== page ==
Judge or Advocate?

Lady Justice wearing a blindfold, with scales in her left hand and a sword in the right.

My son, preserve sound judgment and discernment, do not let them out of your sight; they will be life for you, an ornament to grace your neck. (Proverbs 3:21-22 NIV)

In thinking of a major malady of our times, the phrase “rush to judgment” comes to mind. For example: A young black man dies and a white police officer is involved, so what is reported in the first 24 hours? A white, Catholic, strict-constructionist nominee for the U. S. Supreme Court awaits a confirmation vote when an unsubstantiated charge is made targeting his stellar reputation. A group of white Catholic high-schoolers are at a Pro-Life rally. One teen with a red MAGA (Pro-Trump) hat, is face-to-face with an older-looking Native American. So how did the main-stream press portray their interaction? (Here’s a clue: The school was flooded with threats via the social media, so, for security reasons, school had to be closed.)

A black TV star claimed he was attacked by men wearing red MAGA (Pro-Trump) hats. He files charges with the police stating he was a victim of a hate crime. Immediately, he appears for numerous TV interviews. The next day we begin to hear that his “attack” may have been staged for publicity. Apparently, he was confident he could get away with exploiting our prejudices for personal gain.

These are a few of the recent examples of how the world is rushing to judgment. We can list the stereotypical elements: white, Catholic, Pro-Life, Pro-President Trump contrasted with blacks or other minorities, and all things anti-Trump.

Great harm is done by rushing to judgment. Journalism in America has hit an all-time low for objectivity or public trust.

Instead of investigative reporting, many in the media have turned to advocacy work disguised as real journalism. No longer inviolable is the presumption of innocence; the pillar of a free society. Notables are verbally or symbolically hung, drawn and quartered, and otherwise bludgeoned every day in our papers. If you do not see it in the front section, look at the editorial cartoons on the op-ed page.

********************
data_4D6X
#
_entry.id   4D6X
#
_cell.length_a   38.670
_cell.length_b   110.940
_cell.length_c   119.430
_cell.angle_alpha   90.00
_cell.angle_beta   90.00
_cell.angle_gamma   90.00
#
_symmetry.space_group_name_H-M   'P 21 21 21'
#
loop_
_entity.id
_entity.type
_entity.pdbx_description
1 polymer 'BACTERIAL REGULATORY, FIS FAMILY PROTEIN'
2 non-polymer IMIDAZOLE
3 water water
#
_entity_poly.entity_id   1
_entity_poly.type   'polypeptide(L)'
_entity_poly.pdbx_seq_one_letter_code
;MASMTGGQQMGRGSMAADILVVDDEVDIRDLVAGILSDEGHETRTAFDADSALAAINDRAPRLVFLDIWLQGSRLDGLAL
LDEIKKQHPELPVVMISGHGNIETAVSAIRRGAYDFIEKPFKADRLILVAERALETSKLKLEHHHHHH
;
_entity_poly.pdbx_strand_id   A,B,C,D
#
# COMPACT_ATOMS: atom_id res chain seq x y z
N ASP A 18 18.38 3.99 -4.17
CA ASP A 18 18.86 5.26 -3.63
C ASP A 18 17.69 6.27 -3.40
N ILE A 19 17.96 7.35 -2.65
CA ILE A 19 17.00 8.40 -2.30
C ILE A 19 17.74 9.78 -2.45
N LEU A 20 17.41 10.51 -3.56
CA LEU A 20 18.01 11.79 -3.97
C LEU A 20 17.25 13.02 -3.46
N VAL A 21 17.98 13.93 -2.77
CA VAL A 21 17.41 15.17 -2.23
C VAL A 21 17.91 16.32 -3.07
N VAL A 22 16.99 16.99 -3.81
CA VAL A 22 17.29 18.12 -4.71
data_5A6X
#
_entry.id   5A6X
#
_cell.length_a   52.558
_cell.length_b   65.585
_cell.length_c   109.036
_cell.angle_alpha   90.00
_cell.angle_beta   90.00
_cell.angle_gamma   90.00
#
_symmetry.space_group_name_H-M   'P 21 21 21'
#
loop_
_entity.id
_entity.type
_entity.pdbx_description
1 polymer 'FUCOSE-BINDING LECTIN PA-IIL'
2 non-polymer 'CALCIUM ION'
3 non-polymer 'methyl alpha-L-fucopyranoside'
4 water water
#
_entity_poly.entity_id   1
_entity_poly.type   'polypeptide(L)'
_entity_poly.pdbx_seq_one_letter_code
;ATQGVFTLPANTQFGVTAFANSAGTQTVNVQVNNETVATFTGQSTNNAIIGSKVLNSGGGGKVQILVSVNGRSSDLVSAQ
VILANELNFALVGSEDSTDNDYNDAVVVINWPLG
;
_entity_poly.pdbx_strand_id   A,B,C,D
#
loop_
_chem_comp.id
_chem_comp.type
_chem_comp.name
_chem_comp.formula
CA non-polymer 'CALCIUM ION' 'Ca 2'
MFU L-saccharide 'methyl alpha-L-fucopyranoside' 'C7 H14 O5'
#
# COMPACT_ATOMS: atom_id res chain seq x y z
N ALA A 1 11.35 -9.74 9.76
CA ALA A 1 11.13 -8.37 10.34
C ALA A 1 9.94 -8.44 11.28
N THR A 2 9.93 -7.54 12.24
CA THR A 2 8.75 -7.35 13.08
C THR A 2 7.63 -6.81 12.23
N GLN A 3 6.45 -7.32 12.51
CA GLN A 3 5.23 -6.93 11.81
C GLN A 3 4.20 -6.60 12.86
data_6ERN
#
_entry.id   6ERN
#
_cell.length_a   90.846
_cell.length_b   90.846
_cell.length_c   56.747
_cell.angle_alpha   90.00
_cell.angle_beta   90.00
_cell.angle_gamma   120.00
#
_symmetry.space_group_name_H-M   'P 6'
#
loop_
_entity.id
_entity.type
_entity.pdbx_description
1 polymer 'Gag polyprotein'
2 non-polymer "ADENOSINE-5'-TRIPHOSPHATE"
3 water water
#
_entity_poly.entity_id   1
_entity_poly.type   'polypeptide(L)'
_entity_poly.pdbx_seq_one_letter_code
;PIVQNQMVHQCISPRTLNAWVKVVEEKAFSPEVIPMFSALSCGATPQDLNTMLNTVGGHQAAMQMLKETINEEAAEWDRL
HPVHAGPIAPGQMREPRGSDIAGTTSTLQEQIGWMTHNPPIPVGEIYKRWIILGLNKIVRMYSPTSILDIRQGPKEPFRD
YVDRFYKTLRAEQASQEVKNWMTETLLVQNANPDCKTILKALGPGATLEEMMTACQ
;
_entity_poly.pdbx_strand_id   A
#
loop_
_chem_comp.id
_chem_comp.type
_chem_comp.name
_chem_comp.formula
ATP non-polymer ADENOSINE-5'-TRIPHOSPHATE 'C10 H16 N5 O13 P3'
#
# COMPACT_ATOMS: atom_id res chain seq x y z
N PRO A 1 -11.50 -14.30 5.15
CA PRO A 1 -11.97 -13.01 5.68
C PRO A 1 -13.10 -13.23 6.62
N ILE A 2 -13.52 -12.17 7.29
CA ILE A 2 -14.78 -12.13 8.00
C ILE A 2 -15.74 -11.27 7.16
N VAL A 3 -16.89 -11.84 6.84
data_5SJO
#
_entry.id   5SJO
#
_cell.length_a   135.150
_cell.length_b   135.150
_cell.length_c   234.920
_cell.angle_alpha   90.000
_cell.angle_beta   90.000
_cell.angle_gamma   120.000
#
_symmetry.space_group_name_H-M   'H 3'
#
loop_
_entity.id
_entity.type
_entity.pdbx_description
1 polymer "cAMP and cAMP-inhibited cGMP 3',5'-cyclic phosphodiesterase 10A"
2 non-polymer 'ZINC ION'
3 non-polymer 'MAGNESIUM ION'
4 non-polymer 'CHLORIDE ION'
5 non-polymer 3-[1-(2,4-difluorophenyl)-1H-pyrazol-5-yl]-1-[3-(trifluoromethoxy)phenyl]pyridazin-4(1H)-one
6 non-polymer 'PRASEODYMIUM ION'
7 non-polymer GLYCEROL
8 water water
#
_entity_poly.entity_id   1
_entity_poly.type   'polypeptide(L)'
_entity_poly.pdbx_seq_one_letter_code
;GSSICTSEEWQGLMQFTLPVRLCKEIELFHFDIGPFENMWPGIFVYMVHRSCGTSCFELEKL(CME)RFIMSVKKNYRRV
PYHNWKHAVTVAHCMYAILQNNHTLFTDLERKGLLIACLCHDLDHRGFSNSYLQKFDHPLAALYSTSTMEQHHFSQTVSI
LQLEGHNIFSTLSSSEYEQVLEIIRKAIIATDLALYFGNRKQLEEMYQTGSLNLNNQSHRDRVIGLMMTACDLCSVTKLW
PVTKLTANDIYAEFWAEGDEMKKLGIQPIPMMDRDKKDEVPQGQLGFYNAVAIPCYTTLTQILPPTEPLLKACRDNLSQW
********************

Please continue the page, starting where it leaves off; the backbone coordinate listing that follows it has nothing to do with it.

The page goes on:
Christians should be the last to allow bias, pro or con, to affect their judgment about a person’s innocence. We ought to be making sound judgments using God-given discernment, before becoming an advocate. Discernment allows us to detect bias, and wonder if, indeed, all the evidence has been revealed. In getting at the truth, it is important in an article to ask ourselves, “What questions are not being covered or what is going unreported? What is barely mentioned in the last paragraph as opposed to what is the bait for the reader trumpeted in the headlines?” In buying a used car, it is what the salesman does not tell us that will matter most, after the purchase. This takes discernment.

Do you not know that the saints will judge the world? And if you are to judge the world, are you not competent to judge trivial cases?

(1 Corinthians 6:2)

Reserving judgment until all relevant evidence is heard is essential to having “sound judgment.” It is a poor judge, indeed, who allows prejudice or politics to predetermine the outcome. Unfortunately, it has gotten to that point at the highest levels of our judiciary. The legal system needs adversaries, they are called the prosecution and the defense. But, even more, a free society requires sound judgments from judges, and a press that is impartial. If not, get used to violent mobs incited by advocates who jumped to conclusions, then took justice into their hands.

We may be lulled to sleep by living in a bubble of biased news coverage, but when we are the one in the negative spotlight and wrongfully accused, then a prayer for justice is all we may have.

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